The global volume of the Islamic finance industry will reach about $2.5tn this year, only a small growth from the $2.44tn it reached in 2017 and after it lost some momentum in 2018 for which definite figures are not available yet.
The forecast has been made by Muhammad Zubair Mughal, CEO of the AlHuda Center of Islamic Banking and Economics in Lahore, Pakistan, based upon latest industry figures. According to Mughal, 2018 has “not proved as much beneficial” for the global Islamic banking and finance industry as previously expected owing to continued pressure on oil prices, international trade wars between major powers, as well as the political situation in the Arabian Gulf.
This year, the subdued situation in the Gulf will likely persist, while growth in the Islamic finance industry will mainly be supported by new entrants from West, East and North Africa, as well as Central Asia, regions which are currently introducing and/or enhancing their regulatory frameworks for the industry, while demand in Malaysia, Indonesia, Pakistan and Bangladesh will continue to increase due to economic growth and government support.
Of the forecast figure, the total share of Islamic banking within the Islamic finance industry will be around 81%, while sukuk will contribute 11%, Islamic equities including stocks, ijarah companies and real estate investment trusts 5% and Islamic microfinance already 1% and growing.
Interestingly, Islamic insurance, or takaful, is still idling at its 2% share and not moving due to a variety of reasons. Mughal expects that Islamic microfinance in its tremendously emerging role for poverty alleviation in many Muslim countries will take over takaful in asset volume as early as this year and grow to over 2% in share of the total Islamic finance volume.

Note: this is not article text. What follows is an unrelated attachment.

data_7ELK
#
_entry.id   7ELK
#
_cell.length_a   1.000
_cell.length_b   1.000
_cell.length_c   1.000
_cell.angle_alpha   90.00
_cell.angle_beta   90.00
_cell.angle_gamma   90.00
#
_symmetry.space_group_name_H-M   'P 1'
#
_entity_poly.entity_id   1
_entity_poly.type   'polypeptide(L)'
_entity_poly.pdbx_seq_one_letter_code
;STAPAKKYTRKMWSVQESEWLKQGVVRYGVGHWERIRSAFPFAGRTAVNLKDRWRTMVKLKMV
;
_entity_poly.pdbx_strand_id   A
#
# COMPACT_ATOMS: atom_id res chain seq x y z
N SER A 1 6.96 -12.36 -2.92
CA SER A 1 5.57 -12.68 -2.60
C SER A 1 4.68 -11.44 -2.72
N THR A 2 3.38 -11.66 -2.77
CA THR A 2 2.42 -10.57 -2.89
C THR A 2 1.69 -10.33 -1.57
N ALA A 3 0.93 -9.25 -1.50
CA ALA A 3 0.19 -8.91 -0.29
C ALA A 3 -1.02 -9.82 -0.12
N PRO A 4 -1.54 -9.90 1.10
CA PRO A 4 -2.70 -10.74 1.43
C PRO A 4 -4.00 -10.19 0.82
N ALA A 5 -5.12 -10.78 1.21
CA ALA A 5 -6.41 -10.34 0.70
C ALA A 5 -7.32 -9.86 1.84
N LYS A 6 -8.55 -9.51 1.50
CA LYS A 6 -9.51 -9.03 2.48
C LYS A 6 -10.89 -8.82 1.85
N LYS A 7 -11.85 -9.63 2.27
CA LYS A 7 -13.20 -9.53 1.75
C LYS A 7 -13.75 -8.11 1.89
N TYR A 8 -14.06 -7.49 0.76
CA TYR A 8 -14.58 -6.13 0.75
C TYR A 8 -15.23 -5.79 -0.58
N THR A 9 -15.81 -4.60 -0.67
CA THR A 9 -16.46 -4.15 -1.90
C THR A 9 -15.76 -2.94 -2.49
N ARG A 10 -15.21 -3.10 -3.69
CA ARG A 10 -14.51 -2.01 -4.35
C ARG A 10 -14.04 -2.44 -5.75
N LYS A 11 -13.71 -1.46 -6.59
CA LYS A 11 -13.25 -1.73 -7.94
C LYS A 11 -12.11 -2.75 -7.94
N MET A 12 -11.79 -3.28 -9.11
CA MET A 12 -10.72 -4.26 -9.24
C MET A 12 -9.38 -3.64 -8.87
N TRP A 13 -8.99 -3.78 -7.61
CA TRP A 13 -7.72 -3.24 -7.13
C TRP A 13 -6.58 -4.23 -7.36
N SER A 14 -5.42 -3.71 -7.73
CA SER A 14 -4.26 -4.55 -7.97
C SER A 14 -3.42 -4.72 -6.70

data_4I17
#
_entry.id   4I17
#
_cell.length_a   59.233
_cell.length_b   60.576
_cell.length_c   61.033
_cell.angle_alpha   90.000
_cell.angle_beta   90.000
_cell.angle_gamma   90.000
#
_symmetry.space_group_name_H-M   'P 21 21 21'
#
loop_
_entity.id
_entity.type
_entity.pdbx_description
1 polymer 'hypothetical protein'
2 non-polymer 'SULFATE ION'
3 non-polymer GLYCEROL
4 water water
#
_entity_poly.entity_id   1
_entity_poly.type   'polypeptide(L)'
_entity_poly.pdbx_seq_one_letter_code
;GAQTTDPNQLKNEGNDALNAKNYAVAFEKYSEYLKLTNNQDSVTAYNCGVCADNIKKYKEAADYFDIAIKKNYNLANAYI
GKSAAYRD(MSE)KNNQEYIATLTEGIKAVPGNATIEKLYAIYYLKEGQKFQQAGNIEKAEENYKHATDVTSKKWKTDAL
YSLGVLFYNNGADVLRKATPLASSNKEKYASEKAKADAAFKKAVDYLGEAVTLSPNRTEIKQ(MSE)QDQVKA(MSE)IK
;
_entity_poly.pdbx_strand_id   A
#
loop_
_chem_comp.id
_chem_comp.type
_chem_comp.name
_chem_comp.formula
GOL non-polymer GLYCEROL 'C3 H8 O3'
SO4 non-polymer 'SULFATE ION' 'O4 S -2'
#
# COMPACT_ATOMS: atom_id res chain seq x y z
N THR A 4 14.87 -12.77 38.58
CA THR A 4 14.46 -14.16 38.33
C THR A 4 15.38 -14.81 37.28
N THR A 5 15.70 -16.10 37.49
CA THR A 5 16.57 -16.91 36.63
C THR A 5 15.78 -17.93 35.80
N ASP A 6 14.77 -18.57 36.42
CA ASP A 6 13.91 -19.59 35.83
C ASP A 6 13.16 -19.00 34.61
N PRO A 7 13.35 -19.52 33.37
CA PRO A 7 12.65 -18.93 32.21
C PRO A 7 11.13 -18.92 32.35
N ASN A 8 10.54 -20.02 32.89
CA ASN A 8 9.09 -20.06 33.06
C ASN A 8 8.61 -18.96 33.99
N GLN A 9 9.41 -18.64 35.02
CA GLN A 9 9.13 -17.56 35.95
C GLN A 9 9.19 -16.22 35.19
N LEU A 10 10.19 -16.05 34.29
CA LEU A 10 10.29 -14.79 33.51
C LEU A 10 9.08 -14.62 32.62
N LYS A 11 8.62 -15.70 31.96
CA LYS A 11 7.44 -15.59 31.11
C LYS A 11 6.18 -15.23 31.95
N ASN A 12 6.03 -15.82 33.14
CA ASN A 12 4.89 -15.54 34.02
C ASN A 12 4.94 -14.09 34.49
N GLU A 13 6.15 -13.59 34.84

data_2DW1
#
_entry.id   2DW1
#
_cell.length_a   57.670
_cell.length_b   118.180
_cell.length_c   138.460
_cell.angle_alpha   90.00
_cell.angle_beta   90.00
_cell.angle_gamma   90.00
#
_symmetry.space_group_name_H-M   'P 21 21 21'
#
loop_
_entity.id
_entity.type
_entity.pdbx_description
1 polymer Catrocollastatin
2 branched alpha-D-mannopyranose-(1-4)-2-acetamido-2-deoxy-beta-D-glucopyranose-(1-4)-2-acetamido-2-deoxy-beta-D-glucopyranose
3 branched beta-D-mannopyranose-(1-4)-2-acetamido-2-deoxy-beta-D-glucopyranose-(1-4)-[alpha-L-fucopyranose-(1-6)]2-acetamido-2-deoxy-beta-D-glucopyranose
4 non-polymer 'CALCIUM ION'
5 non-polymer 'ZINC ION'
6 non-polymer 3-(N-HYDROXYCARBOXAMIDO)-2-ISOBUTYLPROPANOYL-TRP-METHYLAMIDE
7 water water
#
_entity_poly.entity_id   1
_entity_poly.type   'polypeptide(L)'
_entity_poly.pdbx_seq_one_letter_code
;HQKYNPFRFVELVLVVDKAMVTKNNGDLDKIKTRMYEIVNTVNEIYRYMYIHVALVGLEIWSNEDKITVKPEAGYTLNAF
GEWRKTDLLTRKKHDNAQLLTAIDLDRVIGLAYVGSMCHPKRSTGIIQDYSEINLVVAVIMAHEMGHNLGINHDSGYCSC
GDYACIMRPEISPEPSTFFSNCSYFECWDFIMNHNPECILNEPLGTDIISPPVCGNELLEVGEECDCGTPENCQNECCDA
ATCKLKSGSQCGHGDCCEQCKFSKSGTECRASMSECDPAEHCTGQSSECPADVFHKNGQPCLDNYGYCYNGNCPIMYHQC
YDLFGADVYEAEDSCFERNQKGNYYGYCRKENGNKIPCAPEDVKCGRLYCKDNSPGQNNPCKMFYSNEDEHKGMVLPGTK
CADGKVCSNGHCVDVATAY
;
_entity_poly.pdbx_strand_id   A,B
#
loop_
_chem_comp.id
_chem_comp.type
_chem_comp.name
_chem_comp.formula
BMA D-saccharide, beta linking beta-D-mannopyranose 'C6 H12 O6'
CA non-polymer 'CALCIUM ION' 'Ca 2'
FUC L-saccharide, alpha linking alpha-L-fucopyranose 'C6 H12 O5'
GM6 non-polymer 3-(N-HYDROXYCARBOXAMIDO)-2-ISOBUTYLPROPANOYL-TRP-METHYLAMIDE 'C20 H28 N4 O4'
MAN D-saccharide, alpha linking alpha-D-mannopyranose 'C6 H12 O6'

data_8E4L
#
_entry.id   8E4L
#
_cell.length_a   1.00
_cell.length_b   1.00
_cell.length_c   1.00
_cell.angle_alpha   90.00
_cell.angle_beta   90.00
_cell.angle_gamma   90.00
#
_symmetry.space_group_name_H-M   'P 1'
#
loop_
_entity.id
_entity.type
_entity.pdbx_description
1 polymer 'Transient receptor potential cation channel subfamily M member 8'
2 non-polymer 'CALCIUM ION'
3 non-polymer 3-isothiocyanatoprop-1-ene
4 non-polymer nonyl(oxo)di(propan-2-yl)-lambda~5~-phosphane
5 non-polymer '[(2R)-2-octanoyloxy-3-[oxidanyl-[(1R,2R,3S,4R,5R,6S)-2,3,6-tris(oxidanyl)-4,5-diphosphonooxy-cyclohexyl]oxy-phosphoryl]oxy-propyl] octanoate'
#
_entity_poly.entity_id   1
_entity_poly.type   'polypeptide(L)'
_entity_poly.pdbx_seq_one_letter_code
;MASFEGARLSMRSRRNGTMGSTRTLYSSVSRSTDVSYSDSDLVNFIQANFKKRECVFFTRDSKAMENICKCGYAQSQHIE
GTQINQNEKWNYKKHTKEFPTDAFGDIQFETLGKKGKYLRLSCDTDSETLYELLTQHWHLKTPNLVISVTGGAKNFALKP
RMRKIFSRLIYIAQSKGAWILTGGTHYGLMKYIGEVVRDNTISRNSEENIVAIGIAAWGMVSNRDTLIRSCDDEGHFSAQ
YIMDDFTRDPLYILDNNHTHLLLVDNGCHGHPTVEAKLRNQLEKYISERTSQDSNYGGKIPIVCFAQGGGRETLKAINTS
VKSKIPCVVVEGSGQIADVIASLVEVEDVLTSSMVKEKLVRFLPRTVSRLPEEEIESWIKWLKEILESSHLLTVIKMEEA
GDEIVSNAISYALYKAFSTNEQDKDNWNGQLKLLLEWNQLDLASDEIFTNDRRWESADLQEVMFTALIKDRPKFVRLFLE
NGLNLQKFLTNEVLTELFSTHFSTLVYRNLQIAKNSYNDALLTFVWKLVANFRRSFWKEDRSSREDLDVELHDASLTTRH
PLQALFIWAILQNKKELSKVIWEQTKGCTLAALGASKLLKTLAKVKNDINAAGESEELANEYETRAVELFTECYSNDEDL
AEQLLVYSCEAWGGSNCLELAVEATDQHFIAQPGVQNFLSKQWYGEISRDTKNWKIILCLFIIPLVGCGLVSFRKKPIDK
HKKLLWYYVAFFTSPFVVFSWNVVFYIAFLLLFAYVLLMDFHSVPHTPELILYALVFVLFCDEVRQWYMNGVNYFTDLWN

So what makes takaful such a lacklustre industry?
Most of all, the takaful sector is quite vulnerable to a less-supportive environment, which means if there are no regulatory incentives and no support for new product developments, there is no industry growth but rather consolidation by mergers and acquisitions and takaful companies going out of business in an industry that comprises hardly more than 320 operators globally. In addition, insurance penetration in core Islamic finance markets is traditionally low, with premiums in the Gulf countries averaging 1% to 2% of GDP, compared with over 6% in more developed markets.
Initiatives to increase the low penetration of takaful are depending on the region. In the Gulf, government support and regulatory action could include the introduction of mandatory health and/or employment insurances, life insurance and occupational pension insurance and other forms of compulsory coverage, which could deliver the right impulses for the takaful market and level the concentration of composite and general takaful companies towards life insurers, industry insurers and retakaful players.
There is also fresh demand from new markets, for example from Africa. Nigeria’s first full-fledged takaful company, Jaiz Takaful, was launched in October 2017 after the government there issued takaful guidelines earlier in an effort to deepen insurance penetration. Nigeria now has five takaful operators, including such with takaful windows.
And in London, the UK’s industry body Islamic Insurance Association of London, has been drafting Shariah standards for Islamic commercial insurance and aims to roll out these standards by 2019. This could help London emerge as a global takaful hub with the strong support of the government which seeks new business opportunities after Brexit.
Expansion could especially kick off if the industry manages to find a way to cross over to non-Muslim markets and by opening to new market segments such as co-operative, mutual and micro insurance backed by London’s robust regulatory environment within an established Western Islamic finance hub.